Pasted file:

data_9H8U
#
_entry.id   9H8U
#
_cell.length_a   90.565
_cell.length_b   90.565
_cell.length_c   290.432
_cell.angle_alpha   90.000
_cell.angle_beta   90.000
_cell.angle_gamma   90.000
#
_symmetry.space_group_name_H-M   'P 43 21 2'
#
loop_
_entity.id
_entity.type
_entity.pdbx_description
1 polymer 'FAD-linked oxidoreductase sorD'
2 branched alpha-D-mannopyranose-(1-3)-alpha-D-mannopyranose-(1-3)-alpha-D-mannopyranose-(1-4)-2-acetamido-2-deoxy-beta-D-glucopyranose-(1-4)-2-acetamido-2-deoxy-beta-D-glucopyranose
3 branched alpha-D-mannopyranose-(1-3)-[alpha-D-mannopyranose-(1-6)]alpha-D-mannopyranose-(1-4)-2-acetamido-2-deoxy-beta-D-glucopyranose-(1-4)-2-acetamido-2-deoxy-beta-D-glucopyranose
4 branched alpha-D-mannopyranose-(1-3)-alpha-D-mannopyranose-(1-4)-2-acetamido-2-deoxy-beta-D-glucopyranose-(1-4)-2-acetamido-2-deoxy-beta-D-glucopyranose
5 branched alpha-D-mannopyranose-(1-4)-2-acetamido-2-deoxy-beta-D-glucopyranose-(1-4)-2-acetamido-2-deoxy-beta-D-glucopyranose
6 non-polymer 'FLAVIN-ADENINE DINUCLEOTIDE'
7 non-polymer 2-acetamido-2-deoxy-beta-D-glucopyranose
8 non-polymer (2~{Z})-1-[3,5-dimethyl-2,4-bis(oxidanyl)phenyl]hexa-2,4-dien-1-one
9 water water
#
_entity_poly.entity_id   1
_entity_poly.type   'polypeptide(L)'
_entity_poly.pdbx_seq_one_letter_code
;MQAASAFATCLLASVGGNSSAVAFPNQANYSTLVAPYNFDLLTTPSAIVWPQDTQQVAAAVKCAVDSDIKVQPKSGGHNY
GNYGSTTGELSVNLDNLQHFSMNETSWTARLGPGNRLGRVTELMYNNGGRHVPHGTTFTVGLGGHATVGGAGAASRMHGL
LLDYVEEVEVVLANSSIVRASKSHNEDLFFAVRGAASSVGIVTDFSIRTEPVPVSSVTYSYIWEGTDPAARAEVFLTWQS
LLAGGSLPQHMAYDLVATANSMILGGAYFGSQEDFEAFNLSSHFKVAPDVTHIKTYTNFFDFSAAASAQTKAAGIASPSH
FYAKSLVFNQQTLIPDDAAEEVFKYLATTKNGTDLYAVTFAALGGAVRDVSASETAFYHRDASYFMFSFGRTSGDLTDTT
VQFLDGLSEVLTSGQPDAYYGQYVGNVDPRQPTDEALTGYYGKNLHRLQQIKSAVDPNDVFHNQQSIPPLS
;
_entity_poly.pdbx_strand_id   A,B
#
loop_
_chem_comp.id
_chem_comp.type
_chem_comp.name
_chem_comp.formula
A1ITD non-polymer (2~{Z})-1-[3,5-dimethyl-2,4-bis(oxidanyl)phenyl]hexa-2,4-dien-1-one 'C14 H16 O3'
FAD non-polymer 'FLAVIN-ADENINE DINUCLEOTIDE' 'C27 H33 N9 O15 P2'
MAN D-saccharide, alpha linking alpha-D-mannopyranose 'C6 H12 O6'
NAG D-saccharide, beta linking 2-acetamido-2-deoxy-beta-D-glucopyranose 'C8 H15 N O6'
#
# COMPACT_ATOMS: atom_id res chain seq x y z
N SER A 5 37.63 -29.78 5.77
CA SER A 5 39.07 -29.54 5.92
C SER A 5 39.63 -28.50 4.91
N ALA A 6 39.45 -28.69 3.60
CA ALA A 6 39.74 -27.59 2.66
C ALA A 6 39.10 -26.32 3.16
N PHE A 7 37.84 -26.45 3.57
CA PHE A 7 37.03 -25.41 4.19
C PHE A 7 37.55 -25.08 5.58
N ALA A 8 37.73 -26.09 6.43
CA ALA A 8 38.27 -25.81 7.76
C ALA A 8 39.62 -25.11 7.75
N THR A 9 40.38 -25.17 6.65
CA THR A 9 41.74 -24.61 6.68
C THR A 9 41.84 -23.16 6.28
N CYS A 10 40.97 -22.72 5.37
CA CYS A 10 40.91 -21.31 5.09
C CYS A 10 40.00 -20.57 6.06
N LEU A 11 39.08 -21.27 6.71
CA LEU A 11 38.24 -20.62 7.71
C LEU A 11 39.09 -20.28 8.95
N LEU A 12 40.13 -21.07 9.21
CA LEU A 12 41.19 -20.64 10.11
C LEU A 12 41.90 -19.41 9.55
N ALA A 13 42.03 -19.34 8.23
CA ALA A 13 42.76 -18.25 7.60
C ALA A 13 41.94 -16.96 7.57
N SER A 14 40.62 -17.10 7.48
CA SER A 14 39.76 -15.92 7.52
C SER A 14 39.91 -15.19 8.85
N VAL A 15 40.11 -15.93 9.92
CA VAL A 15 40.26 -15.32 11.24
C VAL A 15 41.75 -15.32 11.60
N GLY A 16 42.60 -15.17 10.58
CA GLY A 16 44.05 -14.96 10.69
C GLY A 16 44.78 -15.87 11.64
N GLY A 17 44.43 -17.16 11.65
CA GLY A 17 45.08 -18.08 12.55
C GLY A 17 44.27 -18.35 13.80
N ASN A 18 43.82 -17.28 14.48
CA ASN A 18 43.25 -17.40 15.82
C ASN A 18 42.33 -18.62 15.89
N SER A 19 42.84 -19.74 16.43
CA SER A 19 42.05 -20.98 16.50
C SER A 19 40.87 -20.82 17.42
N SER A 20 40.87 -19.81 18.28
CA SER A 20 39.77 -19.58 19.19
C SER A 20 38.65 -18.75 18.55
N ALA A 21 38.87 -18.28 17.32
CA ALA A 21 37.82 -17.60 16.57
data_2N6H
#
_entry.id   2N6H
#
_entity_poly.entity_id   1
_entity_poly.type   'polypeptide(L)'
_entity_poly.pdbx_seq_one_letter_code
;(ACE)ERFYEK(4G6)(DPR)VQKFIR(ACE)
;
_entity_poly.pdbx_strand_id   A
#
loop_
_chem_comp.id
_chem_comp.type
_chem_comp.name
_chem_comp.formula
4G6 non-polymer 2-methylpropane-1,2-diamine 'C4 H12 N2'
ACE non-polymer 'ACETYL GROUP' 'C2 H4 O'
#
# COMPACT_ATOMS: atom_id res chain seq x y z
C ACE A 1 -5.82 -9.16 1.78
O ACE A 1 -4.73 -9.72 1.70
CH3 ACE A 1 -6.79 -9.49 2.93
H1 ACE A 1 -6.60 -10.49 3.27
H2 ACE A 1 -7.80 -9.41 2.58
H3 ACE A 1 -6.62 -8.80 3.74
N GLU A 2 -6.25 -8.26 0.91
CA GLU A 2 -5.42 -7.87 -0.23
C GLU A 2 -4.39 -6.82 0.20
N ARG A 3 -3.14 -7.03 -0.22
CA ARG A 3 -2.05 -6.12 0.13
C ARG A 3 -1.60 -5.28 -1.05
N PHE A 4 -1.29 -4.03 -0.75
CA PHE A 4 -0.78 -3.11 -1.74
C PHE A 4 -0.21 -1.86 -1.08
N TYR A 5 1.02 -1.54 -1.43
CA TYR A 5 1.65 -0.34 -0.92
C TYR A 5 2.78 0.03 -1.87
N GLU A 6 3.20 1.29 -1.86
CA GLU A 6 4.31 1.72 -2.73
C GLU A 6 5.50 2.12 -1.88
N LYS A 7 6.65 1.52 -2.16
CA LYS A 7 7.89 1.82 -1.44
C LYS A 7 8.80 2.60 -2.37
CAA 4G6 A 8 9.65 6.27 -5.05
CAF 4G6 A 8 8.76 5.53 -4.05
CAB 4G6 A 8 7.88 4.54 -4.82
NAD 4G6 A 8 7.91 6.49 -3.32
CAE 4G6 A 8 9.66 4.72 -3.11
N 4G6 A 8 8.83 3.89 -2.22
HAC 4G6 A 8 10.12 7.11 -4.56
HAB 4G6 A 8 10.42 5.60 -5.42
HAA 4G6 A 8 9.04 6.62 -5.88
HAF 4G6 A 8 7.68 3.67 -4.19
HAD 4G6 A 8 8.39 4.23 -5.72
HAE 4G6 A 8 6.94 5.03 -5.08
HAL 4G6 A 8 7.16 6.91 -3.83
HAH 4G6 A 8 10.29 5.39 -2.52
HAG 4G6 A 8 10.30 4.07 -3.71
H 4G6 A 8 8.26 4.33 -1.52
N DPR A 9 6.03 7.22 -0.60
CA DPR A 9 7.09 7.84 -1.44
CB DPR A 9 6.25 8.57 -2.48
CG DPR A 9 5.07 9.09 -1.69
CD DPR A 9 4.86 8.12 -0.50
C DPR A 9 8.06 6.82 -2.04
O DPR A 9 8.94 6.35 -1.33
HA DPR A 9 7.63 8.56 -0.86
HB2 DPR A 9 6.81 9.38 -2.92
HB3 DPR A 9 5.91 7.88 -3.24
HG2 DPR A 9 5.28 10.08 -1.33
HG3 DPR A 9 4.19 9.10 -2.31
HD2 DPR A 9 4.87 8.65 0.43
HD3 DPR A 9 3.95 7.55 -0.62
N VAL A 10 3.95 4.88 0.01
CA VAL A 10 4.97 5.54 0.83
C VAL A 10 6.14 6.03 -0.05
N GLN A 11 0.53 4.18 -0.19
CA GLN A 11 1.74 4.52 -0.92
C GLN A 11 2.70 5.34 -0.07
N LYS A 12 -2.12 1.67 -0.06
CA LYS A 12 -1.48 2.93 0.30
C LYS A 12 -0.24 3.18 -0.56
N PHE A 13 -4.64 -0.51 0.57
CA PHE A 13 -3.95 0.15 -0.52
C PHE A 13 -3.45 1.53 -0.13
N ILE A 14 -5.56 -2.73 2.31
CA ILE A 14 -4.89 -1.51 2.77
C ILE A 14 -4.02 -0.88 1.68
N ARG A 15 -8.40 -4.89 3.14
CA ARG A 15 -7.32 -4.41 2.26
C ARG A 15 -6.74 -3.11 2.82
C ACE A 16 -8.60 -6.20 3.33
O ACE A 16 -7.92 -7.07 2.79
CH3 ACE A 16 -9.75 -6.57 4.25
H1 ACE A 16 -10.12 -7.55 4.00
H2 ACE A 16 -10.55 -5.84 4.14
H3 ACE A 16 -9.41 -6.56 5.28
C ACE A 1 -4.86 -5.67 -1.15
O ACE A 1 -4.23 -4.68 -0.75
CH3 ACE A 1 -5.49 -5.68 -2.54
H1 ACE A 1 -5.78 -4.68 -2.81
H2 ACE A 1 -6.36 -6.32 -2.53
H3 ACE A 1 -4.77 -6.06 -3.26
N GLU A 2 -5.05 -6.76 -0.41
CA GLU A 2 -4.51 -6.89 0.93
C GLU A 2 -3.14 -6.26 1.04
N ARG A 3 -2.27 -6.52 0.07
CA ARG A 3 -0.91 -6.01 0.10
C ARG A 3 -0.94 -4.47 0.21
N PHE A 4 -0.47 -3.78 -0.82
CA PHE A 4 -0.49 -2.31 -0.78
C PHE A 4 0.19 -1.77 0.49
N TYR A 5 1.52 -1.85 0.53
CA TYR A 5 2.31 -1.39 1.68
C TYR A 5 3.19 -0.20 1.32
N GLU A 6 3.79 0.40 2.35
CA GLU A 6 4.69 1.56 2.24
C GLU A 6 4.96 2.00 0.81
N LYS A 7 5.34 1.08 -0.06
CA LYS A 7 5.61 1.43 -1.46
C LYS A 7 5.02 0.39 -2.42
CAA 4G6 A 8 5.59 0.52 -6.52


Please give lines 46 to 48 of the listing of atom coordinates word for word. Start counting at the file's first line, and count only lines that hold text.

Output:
FAD non-polymer 'FLAVIN-ADENINE DINUCLEOTIDE' 'C27 H33 N9 O15 P2'
MAN D-saccharide, alpha linking alpha-D-mannopyranose 'C6 H12 O6'
NAG D-saccharide, beta linking 2-acetamido-2-deoxy-beta-D-glucopyranose 'C8 H15 N O6'